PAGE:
Downtown Madison

No power meant forced closures for many downtown Madison businesses. Somehow the bargain event of the season on State Street — Maxwell Street Days — was not affected. Read more


Madison rejected two ideas — a zipline and a public restroom — for activating the top of State Street and curbing bad behavior. Read more

News 6 Comments


CAS4 Architecture

McGrath Property Group’s five-floor mixed use project would include 153 apartments, 220 parking spaces and 11,000 square-feet of commercial space. Read more

News 2 Comments


Jason Tish

Built in 1915, the Churchill Building was Madison’s first “skyscraper.” The building had an enormous influence on how Madison developed. Now the state wants to tear the building down for the most ironic of uses — a history museum. Read more

Isthmus Cover Stories 8 Comments

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Joe Tarr

After 35 years, Dorn True Value will close its Broom Street location — leaving downtown without a hardware store. Capitol Centre Market will expand into the space, adding a deli and bakery. Read more

News 2 Comments


Alllison Geyer

Booted from their space on West Dayton Street earlier than anticipated, Cafe Coda co-founders Hanah Jon Taylor and Susan Fox hope to move their jazz club to a vacant storefront on Willy Street. Read more


A boutique hotel proposed for the top of State Street hopes to use a nearby city ramp for parking. But it is just one of several developments looking to use the same ramp, prompting fears that there won’t be enough parking downtown. Read more

News 1 Comments


Jonathan Brown

Starting Nov. 10 an LED waterfall will flow down the side of the former AT&T building at 316 W. Washington Ave. The commissioned mural on the side of the 10-story building was designed by a Houston-based firm. Read more

A & E


Dylan Brogan

At least a dozen downtown street lights have been removed because of corrosion and cracks. The problem was discovered after a street light came crashing down on the Capitol Square. Read more



Dylan Brogan

A Dane County Judge says the property once home to St. Raphael Cathedral is not exempt from city property taxes. Read more

News 2 Comments


Carolyn Fath

Every year since 2010, Downtown Madison, Inc. has compiled a data-driven report on the state of the city’s urban center. Read what civic and business leaders are saying about the biggest challenges and opportunities. Read more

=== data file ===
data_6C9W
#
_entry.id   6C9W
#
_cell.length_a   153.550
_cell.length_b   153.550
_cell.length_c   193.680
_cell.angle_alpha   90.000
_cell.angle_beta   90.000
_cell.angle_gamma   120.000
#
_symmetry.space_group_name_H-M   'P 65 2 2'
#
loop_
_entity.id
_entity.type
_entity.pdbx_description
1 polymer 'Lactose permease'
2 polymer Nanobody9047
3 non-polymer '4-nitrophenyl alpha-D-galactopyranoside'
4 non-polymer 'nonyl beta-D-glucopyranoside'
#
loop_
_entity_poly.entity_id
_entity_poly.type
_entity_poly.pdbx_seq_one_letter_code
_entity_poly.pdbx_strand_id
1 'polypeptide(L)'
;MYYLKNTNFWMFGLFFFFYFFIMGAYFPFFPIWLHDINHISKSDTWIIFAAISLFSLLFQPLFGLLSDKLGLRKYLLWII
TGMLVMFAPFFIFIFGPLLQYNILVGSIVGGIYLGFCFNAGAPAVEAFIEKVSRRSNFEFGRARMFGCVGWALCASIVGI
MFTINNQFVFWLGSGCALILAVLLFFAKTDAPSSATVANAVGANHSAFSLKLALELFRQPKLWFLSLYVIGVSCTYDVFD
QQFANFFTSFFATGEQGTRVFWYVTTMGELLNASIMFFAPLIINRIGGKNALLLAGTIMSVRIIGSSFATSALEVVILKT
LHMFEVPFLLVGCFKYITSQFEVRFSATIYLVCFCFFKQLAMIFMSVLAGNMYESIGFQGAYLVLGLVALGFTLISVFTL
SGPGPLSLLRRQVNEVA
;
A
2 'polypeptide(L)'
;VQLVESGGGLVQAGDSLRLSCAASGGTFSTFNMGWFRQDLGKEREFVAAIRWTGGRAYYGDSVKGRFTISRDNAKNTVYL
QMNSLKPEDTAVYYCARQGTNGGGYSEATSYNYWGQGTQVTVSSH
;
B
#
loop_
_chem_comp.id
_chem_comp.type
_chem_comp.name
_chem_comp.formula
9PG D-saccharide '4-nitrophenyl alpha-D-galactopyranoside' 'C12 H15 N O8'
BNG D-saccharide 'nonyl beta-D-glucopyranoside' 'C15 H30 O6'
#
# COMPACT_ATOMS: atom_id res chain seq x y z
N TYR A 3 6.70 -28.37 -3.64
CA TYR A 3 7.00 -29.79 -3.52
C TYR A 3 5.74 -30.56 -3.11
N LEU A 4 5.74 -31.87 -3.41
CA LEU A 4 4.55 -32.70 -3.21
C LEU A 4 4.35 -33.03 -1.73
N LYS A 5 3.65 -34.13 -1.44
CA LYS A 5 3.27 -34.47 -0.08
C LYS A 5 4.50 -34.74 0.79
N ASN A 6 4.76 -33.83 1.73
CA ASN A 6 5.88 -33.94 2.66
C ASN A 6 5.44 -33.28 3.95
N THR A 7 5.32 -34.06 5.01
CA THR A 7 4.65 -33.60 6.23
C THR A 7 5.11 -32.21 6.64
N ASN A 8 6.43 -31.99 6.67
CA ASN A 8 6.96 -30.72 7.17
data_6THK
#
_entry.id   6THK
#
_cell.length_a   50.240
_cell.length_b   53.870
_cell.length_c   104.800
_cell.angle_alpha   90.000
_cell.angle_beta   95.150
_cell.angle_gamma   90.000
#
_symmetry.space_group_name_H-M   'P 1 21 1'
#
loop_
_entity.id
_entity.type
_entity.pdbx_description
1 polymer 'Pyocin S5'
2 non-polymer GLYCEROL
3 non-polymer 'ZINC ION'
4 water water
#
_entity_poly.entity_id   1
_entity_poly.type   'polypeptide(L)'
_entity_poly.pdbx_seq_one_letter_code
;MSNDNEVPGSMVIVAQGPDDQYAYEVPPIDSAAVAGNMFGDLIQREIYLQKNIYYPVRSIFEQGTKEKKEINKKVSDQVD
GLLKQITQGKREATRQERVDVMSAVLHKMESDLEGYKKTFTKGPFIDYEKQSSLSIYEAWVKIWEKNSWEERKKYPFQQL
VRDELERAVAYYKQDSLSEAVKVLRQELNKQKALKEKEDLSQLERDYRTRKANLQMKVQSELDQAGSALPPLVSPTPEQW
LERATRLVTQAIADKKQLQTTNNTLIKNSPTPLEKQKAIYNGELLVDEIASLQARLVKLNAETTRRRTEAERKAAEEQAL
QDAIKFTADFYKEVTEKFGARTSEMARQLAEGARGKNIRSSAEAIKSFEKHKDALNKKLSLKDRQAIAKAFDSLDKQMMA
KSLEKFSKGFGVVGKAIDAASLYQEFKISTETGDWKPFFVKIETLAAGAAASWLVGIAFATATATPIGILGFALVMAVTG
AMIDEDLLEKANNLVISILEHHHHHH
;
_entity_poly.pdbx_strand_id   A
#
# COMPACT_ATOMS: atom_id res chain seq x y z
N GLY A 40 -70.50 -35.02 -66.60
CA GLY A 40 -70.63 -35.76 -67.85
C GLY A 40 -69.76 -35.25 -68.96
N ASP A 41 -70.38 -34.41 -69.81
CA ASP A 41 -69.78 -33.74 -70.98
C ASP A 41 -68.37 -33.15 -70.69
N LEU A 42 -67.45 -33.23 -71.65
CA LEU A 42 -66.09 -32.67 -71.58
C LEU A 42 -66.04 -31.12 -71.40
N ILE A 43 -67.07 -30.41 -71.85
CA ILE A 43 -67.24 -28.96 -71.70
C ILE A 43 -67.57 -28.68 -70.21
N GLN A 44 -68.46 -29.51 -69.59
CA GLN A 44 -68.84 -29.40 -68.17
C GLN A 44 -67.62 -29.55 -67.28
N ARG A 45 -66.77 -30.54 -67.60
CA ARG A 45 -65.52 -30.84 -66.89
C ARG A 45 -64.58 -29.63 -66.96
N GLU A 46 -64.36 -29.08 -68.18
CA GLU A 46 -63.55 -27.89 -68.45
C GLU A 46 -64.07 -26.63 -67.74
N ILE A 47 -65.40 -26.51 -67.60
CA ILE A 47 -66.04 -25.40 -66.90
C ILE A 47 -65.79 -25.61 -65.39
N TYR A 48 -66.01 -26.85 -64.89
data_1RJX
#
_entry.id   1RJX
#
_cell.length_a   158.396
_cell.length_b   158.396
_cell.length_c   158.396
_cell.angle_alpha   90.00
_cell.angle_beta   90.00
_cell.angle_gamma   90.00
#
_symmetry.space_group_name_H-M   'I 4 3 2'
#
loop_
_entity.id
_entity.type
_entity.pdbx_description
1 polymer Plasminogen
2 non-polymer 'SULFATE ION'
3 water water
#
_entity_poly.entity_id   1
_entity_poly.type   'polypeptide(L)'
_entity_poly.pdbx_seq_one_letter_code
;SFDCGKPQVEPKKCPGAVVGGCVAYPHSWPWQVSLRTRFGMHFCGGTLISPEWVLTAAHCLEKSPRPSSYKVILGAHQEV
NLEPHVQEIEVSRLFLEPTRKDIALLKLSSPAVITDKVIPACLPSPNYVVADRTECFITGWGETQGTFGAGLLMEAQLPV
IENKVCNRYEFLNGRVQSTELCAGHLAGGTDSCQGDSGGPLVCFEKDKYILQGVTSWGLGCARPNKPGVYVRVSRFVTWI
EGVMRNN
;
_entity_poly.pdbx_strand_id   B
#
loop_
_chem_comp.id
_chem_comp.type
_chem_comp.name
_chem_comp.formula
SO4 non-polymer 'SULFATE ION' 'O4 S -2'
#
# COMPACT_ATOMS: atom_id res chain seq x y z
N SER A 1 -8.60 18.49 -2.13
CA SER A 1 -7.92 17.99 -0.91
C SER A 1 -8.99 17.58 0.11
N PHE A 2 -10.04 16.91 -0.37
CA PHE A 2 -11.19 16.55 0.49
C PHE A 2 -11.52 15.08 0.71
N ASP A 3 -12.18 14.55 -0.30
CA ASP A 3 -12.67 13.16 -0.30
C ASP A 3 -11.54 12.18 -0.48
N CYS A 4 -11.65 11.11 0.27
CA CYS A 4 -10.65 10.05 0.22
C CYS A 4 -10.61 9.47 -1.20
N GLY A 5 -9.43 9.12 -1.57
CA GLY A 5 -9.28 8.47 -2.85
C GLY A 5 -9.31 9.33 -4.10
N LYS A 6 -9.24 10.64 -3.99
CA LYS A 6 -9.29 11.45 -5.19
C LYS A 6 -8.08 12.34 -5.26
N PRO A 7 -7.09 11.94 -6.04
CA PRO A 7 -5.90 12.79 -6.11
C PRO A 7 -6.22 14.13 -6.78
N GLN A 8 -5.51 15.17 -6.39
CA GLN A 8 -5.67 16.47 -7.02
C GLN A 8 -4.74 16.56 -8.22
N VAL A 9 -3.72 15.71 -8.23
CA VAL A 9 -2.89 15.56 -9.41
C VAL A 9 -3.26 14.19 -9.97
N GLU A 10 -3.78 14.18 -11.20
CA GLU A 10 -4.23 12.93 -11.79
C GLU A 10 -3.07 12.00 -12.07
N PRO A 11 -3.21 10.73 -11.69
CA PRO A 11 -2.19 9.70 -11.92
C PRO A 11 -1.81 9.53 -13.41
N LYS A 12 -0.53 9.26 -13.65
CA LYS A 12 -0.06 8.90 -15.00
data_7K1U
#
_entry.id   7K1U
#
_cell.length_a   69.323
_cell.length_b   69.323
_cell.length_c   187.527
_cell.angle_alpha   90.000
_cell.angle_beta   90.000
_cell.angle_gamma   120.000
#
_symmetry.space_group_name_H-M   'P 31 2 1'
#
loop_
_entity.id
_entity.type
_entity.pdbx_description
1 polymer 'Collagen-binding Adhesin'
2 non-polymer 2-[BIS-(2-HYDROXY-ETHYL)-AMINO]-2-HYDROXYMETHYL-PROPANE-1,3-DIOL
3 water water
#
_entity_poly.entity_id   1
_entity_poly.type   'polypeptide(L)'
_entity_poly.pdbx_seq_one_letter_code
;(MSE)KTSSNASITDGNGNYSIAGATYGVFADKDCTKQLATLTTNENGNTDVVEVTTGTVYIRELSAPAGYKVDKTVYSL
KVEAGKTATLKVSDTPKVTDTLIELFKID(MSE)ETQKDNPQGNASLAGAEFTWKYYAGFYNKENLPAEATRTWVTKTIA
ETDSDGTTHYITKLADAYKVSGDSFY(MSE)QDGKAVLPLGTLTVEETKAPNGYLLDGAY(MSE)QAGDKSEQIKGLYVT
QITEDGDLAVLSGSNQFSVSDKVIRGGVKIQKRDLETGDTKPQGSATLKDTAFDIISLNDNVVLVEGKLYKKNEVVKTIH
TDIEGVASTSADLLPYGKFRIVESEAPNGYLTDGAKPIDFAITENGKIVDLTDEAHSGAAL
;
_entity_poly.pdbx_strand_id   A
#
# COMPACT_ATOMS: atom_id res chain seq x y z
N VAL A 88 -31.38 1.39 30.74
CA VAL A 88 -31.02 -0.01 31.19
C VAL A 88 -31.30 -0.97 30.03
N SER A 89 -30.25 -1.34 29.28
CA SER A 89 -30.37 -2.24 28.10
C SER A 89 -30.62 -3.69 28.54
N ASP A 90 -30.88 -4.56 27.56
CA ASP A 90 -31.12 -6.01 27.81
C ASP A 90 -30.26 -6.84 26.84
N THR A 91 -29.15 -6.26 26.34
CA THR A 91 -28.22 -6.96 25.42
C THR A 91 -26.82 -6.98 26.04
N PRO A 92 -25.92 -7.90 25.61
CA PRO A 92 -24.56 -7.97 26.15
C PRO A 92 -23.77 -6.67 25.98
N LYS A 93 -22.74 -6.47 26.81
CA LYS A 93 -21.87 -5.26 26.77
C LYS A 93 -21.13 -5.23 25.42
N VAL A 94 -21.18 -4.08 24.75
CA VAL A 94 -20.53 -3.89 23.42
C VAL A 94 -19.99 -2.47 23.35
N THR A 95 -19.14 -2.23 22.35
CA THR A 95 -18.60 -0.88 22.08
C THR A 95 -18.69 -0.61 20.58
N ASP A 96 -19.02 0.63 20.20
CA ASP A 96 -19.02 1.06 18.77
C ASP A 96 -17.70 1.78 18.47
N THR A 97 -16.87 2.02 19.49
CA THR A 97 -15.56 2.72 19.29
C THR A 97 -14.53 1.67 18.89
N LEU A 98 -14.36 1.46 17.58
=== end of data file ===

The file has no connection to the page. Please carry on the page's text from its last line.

In June, A Room of One’s Own announced the shop is for sale. Since then, many people have suggested another option: a community of people who could own the shop collectively, as a co-op. The store will host a Sept. 20 meeting on the idea. Read more


Red Caboose, a downtown child care institution, is planning to leave its downtown location and build a new facility on the east side. What does this mean for child care downtown? Read more


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Carolyn Fath

If you’ve strolled down the 100 block of State Street in the past year, the city has quietly counted you. The city’s two thermal imaging cameras (which cost about $12,000) were installed to help recruit and retain retail shops. Read more



Carolyn Fath

The trees on Capitol Square have appeared a little off, with their leaves turning colors in mid-summer. They’re suffering from an ailment known as chlorosis. Grounds crews are trying to nurse them back to health. Read more


A redeveloped and reinvigorated East Washington Avenue opens up possibilities for destination retail and cultural events that appeal to diverse audiences. Read more

Opinion 6 Comments


Laurent Hrybyk

Rooftop pools. Ice skating rinks. Virtual driving ranges. Automated parking. Have these new college apartments become the new normal? And what happens to students who cannot afford to live there? Read more

News 1 Comments

Many fear that State Street is turning into a giant food and booze court. But a proposed Under Armour store boosts contrary arguments that the free market will sort things out. Not everyone is convinced. Read more

News 1 Comments


Amy Schereck

​Downtown may be in the midst of a transformation, with a shift away from retail toward even more restaurants and bars. But the new head of the Central Business Improvement District says millennials will lead the way. Read more